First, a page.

You don't want to know?
What kind of person are you?
I I just have a problem with that.
[wind whooshing]
[Matt] In 2003, when I was in Tulsa,
and I went to visit the cemetery,
I thought, you know, "Wouldn't it be cool
to come back here one day
and replace this headstone?"
It just had one name in it, Tonya.
And that bothered me.
So after learning her identity,
we decided, you know, I spoke with Megan.
And I said,
"Hey, you know, uh, let's do this."
Matt wanted my input on what
should be written on the headstone.
And I was like, "Holy crap.
That's a lot of responsibility."
She touched a lot of people in her life,
and I wanted to make sure that
it showed that she was
everything to everybody.
[bell tolling]
[minister] Father, I thank you
for this opportunity.
And I pray that you'd bring the comfort,
the strength, the heart
to the lives of those here.
Not only here today,
but wherever they might be.
[somber music playing]
There she is.
There she is.
[Matt] She was just 20 years old
when she died in 1990.
And it wasn't until June 2017
that we could change her tombstone.
And finally, put her real name there.
[Megan] She was the definition of a friend
to everyone.
The sound voice
and the the support system for people,
which is absolutely insane
because she had none of that at home.
And she did it all with such poise.
[somber music continues]
[Lynn] She finally had
the memorial service that she deserved.
That put a semicolon, for me, on there.
And, finally, she's at rest.
But she's still alive in my heart.
And when I go, maybe that's when
the period is. [chuckles]
[Jenny] It was, um, beautiful.
It was It was wonderful
to find out who she was.
Um, I remember just,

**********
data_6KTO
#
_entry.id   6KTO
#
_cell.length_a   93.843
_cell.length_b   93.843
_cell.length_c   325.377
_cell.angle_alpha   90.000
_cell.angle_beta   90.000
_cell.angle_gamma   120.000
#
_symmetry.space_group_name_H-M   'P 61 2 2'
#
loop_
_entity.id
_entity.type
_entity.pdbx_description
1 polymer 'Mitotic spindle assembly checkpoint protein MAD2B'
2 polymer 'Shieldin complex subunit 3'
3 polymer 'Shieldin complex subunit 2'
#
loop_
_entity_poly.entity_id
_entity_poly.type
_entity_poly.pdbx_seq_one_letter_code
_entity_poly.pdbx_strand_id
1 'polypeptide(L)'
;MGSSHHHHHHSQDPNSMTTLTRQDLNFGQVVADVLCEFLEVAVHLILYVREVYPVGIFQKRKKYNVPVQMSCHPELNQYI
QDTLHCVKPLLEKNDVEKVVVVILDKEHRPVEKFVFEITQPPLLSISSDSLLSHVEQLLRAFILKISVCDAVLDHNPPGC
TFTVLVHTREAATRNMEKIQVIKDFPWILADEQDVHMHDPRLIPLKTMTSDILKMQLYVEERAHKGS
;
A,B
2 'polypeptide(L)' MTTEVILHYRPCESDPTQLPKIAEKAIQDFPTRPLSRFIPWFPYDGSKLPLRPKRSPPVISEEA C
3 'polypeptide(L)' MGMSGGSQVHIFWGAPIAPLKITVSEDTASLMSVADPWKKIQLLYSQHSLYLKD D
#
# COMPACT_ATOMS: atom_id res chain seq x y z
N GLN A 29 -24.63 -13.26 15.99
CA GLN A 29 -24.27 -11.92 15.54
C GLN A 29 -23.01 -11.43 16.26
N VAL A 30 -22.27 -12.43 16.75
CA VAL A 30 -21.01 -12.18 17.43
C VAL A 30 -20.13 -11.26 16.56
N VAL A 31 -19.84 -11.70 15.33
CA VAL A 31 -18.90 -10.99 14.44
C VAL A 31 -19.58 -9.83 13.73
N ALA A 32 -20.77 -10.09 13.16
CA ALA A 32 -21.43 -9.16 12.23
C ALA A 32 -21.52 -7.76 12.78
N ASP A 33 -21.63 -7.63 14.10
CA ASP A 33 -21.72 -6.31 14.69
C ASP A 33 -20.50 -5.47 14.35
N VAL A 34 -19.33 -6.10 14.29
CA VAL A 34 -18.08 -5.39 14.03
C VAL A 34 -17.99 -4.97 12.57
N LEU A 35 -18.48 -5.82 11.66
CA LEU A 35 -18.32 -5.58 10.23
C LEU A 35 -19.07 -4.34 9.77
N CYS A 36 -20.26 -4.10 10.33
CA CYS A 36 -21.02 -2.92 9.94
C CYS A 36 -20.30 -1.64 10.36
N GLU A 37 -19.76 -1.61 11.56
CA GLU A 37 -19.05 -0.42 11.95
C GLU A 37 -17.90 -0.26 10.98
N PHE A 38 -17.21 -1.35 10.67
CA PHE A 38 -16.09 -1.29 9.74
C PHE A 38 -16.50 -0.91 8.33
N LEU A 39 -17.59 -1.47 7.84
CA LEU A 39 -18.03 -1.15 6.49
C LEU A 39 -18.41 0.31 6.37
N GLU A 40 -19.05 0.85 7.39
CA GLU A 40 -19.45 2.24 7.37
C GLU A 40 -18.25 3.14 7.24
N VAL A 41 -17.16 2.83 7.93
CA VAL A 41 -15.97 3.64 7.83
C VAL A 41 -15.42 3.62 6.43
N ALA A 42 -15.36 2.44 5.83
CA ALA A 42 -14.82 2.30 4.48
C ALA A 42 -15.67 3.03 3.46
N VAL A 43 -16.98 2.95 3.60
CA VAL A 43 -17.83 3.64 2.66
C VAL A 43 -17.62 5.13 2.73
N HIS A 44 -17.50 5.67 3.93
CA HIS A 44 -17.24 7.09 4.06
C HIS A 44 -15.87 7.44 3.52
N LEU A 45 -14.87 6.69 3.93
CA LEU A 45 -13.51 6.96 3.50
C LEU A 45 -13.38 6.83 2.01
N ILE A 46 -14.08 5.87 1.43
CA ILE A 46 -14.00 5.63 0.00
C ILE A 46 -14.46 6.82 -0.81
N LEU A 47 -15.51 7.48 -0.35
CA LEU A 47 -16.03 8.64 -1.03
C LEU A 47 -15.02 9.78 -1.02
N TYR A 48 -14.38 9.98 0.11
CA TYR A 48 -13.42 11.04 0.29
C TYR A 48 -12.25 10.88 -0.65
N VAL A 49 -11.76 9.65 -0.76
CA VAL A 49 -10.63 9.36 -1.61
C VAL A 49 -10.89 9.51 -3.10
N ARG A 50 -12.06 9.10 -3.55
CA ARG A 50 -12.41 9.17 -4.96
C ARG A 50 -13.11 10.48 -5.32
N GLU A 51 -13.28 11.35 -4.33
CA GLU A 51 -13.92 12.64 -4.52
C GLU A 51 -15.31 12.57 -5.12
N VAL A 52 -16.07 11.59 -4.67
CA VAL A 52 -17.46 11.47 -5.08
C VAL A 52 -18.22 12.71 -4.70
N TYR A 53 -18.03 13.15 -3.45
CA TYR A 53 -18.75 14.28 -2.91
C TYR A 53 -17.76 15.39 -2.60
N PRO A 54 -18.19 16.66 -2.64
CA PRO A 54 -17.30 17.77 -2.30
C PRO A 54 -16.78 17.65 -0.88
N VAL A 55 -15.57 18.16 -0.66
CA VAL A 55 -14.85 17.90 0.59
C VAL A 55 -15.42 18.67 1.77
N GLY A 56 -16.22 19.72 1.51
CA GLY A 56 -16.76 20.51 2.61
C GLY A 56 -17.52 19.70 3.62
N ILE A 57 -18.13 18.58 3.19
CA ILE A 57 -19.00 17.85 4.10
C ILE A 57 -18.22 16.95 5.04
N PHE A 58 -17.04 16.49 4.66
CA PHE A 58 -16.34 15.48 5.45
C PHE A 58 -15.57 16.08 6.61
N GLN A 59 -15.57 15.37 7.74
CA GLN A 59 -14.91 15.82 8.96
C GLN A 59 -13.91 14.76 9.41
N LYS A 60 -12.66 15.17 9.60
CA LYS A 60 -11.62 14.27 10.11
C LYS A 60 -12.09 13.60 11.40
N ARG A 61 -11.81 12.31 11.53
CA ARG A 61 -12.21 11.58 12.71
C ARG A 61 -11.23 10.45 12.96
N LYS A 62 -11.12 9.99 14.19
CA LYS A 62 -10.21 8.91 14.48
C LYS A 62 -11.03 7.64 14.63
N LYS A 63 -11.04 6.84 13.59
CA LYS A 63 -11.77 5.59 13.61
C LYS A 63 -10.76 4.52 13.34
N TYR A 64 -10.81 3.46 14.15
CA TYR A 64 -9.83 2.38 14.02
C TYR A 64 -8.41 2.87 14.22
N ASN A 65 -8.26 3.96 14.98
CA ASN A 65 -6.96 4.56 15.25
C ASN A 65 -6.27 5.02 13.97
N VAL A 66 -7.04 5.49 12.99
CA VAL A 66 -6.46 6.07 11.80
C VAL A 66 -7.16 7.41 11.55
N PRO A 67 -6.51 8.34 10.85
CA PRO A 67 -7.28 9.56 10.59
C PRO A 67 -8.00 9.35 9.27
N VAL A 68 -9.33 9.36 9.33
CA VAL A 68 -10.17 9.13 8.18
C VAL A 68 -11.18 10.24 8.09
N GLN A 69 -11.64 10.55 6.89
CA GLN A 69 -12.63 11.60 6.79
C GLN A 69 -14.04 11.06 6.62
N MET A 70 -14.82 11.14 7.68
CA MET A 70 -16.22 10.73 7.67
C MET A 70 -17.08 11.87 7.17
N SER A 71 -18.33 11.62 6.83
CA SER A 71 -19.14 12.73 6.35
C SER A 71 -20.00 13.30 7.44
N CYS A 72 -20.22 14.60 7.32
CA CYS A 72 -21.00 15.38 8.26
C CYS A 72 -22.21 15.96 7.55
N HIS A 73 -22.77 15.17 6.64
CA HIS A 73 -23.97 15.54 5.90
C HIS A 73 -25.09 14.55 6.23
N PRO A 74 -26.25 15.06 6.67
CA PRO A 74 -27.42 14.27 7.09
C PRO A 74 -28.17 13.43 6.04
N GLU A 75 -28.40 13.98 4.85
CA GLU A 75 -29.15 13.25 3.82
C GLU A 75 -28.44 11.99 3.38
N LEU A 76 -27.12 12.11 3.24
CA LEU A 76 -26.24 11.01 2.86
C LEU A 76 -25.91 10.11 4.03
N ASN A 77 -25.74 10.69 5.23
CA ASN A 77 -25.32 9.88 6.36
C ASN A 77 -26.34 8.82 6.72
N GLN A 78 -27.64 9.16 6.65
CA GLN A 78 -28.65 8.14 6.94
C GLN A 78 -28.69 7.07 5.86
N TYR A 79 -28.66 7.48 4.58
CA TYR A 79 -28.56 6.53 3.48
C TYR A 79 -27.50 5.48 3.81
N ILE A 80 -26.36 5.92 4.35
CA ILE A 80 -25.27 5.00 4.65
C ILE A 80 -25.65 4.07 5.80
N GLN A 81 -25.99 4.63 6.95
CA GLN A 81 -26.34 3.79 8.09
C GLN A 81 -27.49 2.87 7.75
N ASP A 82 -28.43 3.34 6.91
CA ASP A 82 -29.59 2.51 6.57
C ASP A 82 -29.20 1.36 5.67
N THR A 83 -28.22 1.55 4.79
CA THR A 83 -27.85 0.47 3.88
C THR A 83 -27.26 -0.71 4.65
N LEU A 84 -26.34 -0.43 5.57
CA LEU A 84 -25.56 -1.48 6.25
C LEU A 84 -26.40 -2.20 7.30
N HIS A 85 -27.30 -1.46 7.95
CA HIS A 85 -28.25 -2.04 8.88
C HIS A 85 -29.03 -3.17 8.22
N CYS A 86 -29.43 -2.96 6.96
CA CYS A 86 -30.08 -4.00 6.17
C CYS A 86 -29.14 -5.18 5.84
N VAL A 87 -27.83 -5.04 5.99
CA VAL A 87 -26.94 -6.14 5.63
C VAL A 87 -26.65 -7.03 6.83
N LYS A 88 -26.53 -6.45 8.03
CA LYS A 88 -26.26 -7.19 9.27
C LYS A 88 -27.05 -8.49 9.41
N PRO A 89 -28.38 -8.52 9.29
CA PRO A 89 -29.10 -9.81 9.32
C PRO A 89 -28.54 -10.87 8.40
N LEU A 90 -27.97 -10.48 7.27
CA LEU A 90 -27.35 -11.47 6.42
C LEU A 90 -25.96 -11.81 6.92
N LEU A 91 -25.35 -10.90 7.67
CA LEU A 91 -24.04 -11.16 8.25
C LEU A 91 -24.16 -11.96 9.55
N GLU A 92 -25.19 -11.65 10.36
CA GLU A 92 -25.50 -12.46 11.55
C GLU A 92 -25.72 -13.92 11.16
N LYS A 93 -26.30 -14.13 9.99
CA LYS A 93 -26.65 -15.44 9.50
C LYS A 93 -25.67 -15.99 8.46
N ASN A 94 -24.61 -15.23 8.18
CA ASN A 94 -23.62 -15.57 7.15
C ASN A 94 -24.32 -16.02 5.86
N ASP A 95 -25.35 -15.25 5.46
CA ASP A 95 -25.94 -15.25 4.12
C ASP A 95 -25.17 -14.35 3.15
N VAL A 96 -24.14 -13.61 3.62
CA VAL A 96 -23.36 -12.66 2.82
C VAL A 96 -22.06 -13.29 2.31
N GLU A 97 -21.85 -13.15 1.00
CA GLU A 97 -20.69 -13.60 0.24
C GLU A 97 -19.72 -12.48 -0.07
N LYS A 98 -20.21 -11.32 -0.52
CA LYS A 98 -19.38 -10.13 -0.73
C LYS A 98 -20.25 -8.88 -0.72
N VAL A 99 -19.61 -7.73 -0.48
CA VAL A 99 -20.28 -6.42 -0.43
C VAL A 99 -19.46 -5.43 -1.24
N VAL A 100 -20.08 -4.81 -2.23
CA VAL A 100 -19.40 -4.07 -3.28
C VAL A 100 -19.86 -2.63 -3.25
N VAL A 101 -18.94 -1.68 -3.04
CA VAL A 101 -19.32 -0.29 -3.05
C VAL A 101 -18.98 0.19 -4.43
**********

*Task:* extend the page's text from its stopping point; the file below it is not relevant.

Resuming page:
"Girl, I got your back," you know?
[Cliff] One of the things that got me most
was that she never knew who she was.
Knowing the people that were
part of her life really helped me out.
'Cause they don't have
such positive memories of her.
You get the feeling that,
at times, she was, uh,
making the most of the life she had.
I was excited excited that
[inhales deeply, clears throat]
we put her name
on a tombstone and it's her.
[Joe] It was important
to all of us, you know,it was
This was who she really was.
This is really her dad.
This is their daughter, you know?
Here's where she is,
here's where she lies,
and here's what her true name is.
Sheriff, just thank you.
I got so many new relationships
and more family than I needed.
[all laugh]
And I hope I can be half the mom
that she was or wanted to be.
Becoming a parent gave me
even more respect for my birth mother
because she gave up two children,
if not more,
knowing that it was better for the kids.
My son is named Michael.
He's named after my brother.
Michael didn't get to live out his name
and I wanted that name to keep going.
What I can do is, I can't talk to Suzanne,
but I can talk to Megan.
[solemn music playing]
And that will that will do.
[Megan] So I'm trying to figure out me,
but I know that this story
is going to help somebody.
I just got to figure out all the pieces
and how it shaped me,
And then I know
I'm gonna be able to share this.
[Heather] I just know
that she had a chance.
She would have been one of those persons
that would have been able
to overcome what happened to her.
If she had just gotten away from him,
she would have been an amazing survivor.
She had so much potential.
She had something to offer the world.
She really had a gift, and
that's how I'll always remember her.
[solemn music continues]
[gentle music playing]